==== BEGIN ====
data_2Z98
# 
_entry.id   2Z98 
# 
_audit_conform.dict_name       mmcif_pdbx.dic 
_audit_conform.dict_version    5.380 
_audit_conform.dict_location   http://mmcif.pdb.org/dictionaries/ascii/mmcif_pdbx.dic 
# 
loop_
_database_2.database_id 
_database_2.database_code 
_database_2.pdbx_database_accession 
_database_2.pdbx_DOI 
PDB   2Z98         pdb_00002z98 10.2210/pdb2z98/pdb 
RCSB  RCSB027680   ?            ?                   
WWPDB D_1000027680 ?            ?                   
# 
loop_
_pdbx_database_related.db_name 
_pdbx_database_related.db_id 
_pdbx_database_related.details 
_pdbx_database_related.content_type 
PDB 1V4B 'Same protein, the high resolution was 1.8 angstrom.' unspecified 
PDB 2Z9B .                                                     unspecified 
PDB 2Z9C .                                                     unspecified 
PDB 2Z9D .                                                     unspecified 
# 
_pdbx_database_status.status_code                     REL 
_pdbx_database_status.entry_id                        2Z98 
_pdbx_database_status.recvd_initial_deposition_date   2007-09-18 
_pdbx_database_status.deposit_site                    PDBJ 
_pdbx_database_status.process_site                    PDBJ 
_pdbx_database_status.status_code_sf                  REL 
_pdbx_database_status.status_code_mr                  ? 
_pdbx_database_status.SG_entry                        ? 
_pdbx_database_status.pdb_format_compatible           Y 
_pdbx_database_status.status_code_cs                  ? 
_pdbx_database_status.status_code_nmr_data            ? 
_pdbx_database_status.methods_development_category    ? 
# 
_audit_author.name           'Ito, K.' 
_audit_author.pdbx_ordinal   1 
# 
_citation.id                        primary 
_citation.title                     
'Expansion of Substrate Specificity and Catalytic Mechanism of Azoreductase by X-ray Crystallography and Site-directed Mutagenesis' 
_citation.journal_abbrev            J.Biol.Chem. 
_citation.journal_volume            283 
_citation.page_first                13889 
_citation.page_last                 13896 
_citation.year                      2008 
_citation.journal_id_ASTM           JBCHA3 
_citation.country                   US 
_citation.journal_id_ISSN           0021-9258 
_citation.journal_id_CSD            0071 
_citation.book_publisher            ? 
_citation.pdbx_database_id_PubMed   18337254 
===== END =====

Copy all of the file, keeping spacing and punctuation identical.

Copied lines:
data_2Z98
# 
_entry.id   2Z98 
# 
_audit_conform.dict_name       mmcif_pdbx.dic 
_audit_conform.dict_version    5.380 
_audit_conform.dict_location   http://mmcif.pdb.org/dictionaries/ascii/mmcif_pdbx.dic 
# 
loop_
_database_2.database_id 
_database_2.database_code 
_database_2.pdbx_database_accession 
_database_2.pdbx_DOI 
PDB   2Z98         pdb_00002z98 10.2210/pdb2z98/pdb 
RCSB  RCSB027680   ?            ?                   
WWPDB D_1000027680 ?            ?                   
# 
loop_
_pdbx_database_related.db_name 
_pdbx_database_related.db_id 
_pdbx_database_related.details 
_pdbx_database_related.content_type 
PDB 1V4B 'Same protein, the high resolution was 1.8 angstrom.' unspecified 
PDB 2Z9B .                                                     unspecified 
PDB 2Z9C .                                                     unspecified 
PDB 2Z9D .                                                     unspecified 
# 
_pdbx_database_status.status_code                     REL 
_pdbx_database_status.entry_id                        2Z98 
_pdbx_database_status.recvd_initial_deposition_date   2007-09-18 
_pdbx_database_status.deposit_site                    PDBJ 
_pdbx_database_status.process_site                    PDBJ 
_pdbx_database_status.status_code_sf                  REL 
_pdbx_database_status.status_code_mr                  ? 
_pdbx_database_status.SG_entry                        ? 
_pdbx_database_status.pdb_format_compatible           Y 
_pdbx_database_status.status_code_cs                  ? 
_pdbx_database_status.status_code_nmr_data            ? 
_pdbx_database_status.methods_development_category    ? 
# 
_audit_author.name           'Ito, K.' 
_audit_author.pdbx_ordinal   1 
# 
_citation.id                        primary 
_citation.title                     
'Expansion of Substrate Specificity and Catalytic Mechanism of Azoreductase by X-ray Crystallography and Site-directed Mutagenesis' 
_citation.journal_abbrev            J.Biol.Chem. 
_citation.journal_volume            283 
_citation.page_first                13889 
_citation.page_last                 13896 
_citation.year                      2008 
_citation.journal_id_ASTM           JBCHA3 
_citation.country                   US 
_citation.journal_id_ISSN           0021-9258 
_citation.journal_id_CSD            0071 
_citation.book_publisher            ? 
_citation.pdbx_database_id_PubMed   18337254 